THE LANGUAGE OF KINDNESS
A Nurse’s Story
By Christie Watson
324 pp. Tim Duggan Books. $27.
As a child, Christie Watson nursed her damaged dolls back to health; as a teenager, she worked in a nursing home. She began her nurse’s training at 17 and arrived at a big London hospital not long after that. Now she’s written a memoir, “The Language of Kindness,” which chronicles her 20 years with Britain’s National Health Service while introducing readers to the world of a big urban hospital. Watson takes readers through the wards — emergency, maternity, pediatric and more — as she recounts her own story, describing emergencies, mistakes, deaths, recoveries, patients, doctors, nurses, guides and mentors, friends and lovers.
Doctors and nurses are partners in a complex dance; the doctor diagnoses and prescribes while the nurse tends the patient on a more intimate level. Kindness, empathy and compassion are crucial to a nurse’s work. Watson becomes increasingly immersed in this world: “I find that my friends are all becoming doctors, nurses and midwives, and my non-nursing friends are dropping off. A friend who works in an office complains … about her difficult day. Another friend complains that his baby’s crying is worrying. … ‘Really sick babies don’t cry,’ I say. I have decreasing sympathy for normal problems. Friends I grew up with ask about nursing. ‘It’s hard to explain,’ I tell them. ‘You are changing,’ they tell me.”
Watson — an accomplished novelist as well as a nurse — recounts fears and mistakes, satisfactions and joys. When she gives her first injection to a baby, her hands shake, and the needle breaks off in the child’s leg. Anna, her superior, is right behind her, and neatly plucks out the broken bit. Later, Watson breaks down. “It was my first injection,” she says, “I’m going to be a rubbish nurse.” “Nonsense,” Anna says. “All my nurses are excellent.”
Her mentor at the hospital suggests that Watson keep a journal. Setting down the days makes sense of them; shaping the text requires an understanding of the story. This becomes part of her life.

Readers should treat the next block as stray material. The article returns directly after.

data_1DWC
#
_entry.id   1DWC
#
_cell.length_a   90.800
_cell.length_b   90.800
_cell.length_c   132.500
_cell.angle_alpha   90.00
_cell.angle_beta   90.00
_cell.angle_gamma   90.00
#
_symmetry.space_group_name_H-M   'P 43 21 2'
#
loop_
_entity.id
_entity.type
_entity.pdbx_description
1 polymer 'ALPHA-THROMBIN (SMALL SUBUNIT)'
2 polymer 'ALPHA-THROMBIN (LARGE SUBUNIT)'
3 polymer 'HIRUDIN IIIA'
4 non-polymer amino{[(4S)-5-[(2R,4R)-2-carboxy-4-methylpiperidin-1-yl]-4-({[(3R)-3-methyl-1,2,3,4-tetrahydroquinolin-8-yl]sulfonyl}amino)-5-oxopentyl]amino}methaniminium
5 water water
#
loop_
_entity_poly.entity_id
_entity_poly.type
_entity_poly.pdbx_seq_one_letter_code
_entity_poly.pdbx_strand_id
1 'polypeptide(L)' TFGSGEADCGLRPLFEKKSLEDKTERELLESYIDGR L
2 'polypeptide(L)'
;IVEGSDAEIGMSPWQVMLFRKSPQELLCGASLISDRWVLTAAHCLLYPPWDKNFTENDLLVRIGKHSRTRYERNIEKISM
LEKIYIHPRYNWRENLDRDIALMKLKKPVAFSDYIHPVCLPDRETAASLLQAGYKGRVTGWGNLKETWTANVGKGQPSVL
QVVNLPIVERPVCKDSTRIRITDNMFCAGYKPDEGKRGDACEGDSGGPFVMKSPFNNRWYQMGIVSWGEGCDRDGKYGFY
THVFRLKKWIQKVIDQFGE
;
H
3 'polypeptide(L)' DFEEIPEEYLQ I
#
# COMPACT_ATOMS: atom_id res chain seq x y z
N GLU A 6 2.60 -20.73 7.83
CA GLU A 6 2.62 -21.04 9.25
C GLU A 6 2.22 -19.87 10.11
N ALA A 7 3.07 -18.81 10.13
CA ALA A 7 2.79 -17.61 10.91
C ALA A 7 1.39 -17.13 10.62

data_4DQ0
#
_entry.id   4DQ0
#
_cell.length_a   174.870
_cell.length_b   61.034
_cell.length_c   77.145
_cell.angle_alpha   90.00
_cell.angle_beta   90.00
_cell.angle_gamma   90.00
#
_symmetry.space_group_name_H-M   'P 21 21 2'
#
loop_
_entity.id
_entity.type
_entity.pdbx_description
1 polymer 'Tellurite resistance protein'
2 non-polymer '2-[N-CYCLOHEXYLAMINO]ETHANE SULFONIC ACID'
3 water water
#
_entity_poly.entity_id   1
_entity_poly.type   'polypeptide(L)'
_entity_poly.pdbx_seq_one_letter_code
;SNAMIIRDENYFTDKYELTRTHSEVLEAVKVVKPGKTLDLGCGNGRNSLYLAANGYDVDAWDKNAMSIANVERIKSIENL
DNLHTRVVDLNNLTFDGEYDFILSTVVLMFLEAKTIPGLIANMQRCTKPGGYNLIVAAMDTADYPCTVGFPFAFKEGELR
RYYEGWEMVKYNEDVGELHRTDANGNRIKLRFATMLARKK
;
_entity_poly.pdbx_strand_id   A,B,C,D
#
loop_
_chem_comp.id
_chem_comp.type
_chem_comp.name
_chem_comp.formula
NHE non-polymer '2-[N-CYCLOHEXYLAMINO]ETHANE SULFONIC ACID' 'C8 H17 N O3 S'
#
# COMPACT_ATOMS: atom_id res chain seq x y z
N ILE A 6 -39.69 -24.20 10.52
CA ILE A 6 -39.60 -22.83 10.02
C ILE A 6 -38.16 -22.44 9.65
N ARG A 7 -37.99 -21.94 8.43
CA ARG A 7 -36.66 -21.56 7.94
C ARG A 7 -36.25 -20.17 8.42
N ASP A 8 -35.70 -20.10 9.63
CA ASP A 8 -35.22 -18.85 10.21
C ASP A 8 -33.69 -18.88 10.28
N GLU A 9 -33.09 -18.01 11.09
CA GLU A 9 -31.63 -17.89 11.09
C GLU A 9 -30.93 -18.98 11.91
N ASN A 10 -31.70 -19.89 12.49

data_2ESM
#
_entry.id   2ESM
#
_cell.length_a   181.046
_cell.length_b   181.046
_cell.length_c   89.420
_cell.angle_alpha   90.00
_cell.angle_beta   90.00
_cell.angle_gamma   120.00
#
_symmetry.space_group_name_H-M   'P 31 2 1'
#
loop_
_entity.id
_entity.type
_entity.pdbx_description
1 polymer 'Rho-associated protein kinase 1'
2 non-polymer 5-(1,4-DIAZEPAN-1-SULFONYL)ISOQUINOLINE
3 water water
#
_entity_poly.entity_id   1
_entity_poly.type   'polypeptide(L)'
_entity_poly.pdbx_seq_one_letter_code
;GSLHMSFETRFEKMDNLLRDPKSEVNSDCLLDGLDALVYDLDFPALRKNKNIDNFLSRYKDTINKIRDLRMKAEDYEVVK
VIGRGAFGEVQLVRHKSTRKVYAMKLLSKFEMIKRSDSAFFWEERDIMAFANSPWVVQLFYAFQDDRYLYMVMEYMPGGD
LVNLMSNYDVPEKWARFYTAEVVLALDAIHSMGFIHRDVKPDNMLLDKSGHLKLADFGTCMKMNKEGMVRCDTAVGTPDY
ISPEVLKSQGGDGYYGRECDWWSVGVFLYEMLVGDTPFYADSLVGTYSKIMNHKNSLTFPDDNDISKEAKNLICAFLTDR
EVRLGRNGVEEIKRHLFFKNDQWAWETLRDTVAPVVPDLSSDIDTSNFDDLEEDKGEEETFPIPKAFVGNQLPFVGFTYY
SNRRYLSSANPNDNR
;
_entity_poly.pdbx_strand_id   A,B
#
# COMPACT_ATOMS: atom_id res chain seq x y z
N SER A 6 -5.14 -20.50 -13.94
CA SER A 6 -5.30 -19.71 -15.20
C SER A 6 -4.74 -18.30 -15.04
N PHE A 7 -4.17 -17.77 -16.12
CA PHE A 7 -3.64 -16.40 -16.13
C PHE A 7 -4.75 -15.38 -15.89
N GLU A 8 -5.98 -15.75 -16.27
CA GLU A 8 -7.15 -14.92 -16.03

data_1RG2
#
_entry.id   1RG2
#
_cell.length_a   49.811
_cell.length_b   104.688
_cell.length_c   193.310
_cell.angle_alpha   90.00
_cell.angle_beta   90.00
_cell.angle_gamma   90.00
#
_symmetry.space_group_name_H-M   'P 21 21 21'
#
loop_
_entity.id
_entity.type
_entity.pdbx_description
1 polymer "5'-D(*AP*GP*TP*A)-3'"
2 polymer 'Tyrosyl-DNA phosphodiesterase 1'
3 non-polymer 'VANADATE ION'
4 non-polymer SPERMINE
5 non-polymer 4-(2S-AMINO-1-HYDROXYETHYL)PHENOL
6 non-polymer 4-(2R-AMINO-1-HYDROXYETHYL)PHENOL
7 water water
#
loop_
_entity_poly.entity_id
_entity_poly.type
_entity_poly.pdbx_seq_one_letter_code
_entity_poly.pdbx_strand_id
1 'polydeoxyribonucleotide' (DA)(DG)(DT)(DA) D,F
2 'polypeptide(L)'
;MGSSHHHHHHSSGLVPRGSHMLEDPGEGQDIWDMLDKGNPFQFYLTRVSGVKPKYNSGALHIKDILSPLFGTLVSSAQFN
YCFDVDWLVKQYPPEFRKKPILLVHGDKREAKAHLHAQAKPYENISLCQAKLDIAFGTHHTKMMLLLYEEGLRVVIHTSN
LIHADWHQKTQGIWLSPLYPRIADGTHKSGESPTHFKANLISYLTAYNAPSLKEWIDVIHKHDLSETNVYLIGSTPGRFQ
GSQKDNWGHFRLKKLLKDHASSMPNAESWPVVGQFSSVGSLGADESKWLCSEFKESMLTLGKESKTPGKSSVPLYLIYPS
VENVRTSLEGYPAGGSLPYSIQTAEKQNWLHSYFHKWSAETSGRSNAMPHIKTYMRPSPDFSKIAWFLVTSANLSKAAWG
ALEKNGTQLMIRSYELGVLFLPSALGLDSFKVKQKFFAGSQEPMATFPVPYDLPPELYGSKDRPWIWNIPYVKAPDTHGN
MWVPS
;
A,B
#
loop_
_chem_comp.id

“‘There is a spider in my head.’ Tia is 5 years old and has the ear of a soft toy rabbit in her mouth as she speaks. …
“I kneel in front of Tia. ‘The type of lump in your head looks exactly like a spider,’ I say. ‘I know what you mean.’
“Tia has been diagnosed with an aggressive astrocytoma, a type of brain tumor that is in a difficult place. She is due to have surgery, followed by chemotherapy and radiotherapy.
“‘It’s definitely a spider,’ says Tia. ‘Rabbit thinks so, too.’”
Many of her patients are seriously ill; some won’t survive. She must provide her best, most conscientious care, but she can’t afford to offer emotional involvement — she needs to guard her own spiritual stamina. But of course she can’t help becoming emotionally involved. When a child dies, the mother traces her finger around his still face. When she turns to ask a question, Watson writes, “my ice-heart crashes.”
Many doctors have been distinguished writers — Anton Chekhov, William Carlos Williams and Abraham Verghese, to name a few. But we haven’t heard enough from nurses, whose world is just as arcane and important. Christie Watson helps close this gap. “The Language of Kindness” could not be more compelling or more welcome: It’s about how we survive, and about the people who help us do so.
Source : Nytimes